In summary, Mefford presented the following: “The property is already annexed and zoned. The property had a very similar previous entitlement. There is existing infrastructure in place, and which anticipated the lands to be developed. The project complies with the growth policy. The project complies with Town Development Code, Subdivision Regulations, No Variances are proposed. The project is in alignment with existing zoning, or approved zoning if re-zone to C-2 were approved. Traffic Impact Studies have been conducted showing minimal impacts to the adjacent roadway network. Water and Sewer is anticipated to be provided by the Town, of course this will only occur once capacities and designs are verified by professional engineers and the required regulatory reviews are completed and found to be satisfactory. Storm water runoff will be treated and released at pre-development rates in an approved manner and locations. High ground water concerns will be mitigated by notifications to future homeowners, through elevated slab on grade construction, permitting NO basements or crawlspaces, and utility trench plugs for underground work. The developer is in agreement with the staff report and conditional recommendation of approval by the planning board and looks forward to starting this appropriate and greatly needed addition to Stevensville in 2021.”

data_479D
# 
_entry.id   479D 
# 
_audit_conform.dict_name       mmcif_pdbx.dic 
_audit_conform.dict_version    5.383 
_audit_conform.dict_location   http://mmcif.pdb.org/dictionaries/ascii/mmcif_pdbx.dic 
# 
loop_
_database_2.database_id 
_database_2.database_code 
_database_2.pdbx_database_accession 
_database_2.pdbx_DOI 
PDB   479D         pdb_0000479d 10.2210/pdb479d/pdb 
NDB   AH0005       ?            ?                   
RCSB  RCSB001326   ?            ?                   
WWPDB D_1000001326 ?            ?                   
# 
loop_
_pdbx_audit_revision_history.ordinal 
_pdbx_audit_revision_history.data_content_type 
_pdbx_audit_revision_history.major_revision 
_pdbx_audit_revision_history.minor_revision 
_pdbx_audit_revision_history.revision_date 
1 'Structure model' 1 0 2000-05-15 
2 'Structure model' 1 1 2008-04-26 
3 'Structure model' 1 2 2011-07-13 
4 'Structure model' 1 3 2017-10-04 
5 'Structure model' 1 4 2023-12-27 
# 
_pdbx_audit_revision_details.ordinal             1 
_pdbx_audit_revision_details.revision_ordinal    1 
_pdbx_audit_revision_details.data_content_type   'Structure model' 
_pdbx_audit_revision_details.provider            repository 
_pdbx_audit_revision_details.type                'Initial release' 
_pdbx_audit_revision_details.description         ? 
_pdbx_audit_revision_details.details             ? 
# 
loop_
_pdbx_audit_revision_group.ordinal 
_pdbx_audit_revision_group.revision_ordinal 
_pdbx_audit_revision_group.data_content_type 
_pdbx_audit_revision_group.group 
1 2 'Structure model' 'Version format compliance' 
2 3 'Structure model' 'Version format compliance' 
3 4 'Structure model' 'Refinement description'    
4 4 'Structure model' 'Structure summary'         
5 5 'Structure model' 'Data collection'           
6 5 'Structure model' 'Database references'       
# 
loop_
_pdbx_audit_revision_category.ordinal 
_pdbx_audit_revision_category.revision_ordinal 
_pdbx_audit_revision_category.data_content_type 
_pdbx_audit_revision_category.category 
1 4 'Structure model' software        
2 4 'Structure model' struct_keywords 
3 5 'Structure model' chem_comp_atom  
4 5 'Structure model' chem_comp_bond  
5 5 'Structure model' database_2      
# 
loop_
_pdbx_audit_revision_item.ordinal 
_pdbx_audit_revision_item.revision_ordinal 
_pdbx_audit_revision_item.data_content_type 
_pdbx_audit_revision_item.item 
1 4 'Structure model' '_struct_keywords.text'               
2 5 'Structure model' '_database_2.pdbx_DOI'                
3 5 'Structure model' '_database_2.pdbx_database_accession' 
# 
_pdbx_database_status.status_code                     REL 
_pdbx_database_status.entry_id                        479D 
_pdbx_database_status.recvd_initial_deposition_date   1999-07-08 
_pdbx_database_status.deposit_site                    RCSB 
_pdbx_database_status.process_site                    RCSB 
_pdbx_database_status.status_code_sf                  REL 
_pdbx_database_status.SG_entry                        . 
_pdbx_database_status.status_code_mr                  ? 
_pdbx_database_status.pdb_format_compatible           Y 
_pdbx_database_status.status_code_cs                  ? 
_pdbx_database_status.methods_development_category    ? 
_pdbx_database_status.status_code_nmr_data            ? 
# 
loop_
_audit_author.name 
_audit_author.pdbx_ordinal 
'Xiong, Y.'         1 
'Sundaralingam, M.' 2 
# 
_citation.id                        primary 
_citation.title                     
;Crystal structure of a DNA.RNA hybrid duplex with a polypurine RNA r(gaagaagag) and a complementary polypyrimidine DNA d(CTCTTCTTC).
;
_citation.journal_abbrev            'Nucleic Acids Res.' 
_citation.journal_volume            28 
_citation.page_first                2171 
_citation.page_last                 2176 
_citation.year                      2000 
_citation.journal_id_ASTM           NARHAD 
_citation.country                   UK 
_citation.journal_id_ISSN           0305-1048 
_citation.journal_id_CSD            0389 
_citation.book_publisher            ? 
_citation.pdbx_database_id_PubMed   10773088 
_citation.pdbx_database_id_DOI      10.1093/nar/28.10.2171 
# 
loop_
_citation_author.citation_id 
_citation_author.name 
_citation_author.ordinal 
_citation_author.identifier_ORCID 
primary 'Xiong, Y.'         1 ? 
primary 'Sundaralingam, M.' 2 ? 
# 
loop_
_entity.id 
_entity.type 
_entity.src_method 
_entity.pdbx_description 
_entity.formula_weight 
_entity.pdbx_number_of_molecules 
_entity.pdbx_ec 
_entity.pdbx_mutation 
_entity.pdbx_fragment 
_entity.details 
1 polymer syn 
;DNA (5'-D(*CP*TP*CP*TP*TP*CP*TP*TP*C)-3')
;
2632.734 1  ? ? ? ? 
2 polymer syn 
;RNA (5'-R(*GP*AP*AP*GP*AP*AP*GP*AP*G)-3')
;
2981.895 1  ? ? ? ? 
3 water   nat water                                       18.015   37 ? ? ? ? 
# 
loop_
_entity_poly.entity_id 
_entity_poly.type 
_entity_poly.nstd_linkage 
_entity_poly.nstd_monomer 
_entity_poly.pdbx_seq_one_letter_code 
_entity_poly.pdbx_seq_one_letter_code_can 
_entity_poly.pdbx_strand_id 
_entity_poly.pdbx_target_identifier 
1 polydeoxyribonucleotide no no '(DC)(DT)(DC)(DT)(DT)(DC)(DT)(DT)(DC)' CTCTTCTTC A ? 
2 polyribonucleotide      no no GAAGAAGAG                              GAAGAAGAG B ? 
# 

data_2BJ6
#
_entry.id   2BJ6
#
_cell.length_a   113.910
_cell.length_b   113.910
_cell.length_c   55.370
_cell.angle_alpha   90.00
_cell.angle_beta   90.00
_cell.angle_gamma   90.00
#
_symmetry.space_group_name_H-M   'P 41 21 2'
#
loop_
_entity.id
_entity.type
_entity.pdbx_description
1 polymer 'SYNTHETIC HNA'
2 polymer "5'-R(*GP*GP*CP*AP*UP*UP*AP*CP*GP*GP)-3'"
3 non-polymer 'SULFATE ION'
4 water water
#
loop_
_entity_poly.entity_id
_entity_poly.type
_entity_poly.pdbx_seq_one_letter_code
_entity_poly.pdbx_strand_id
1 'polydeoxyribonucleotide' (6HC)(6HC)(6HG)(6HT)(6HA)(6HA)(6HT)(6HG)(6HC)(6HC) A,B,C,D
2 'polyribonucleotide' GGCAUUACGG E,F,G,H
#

Mefford said that the developers have been working on this project for over a year. “We want the opportunity for everyone to get their answers. But there is a regulatory process that’s running. The town owes the developer some due diligence on that in following through with what’s on the table. We are well past that deadline.” He said they were granted an extension, but that extension is “extremely expired.” He said the staff report was completed in August, then some additional information was submitted and the report was updated. “For months we tried to get a planning board meeting. Then the board wanted more public participation. Then the two public hearings. At some point, we need to get a decision.”
“There were a couple moments where the back of my neck got pretty hot,” said Devlin after the presentation. “The people you’re speaking of are my neighbors, my neighborhood. I visit their businesses, I work alongside them. Creekside was approved for five phases. We understand that that was expired… But that was accepted in the form that it was. Now we have a new developer coming in that isn’t following the same pattern that Creekside was. What you’re proposing is almost double.”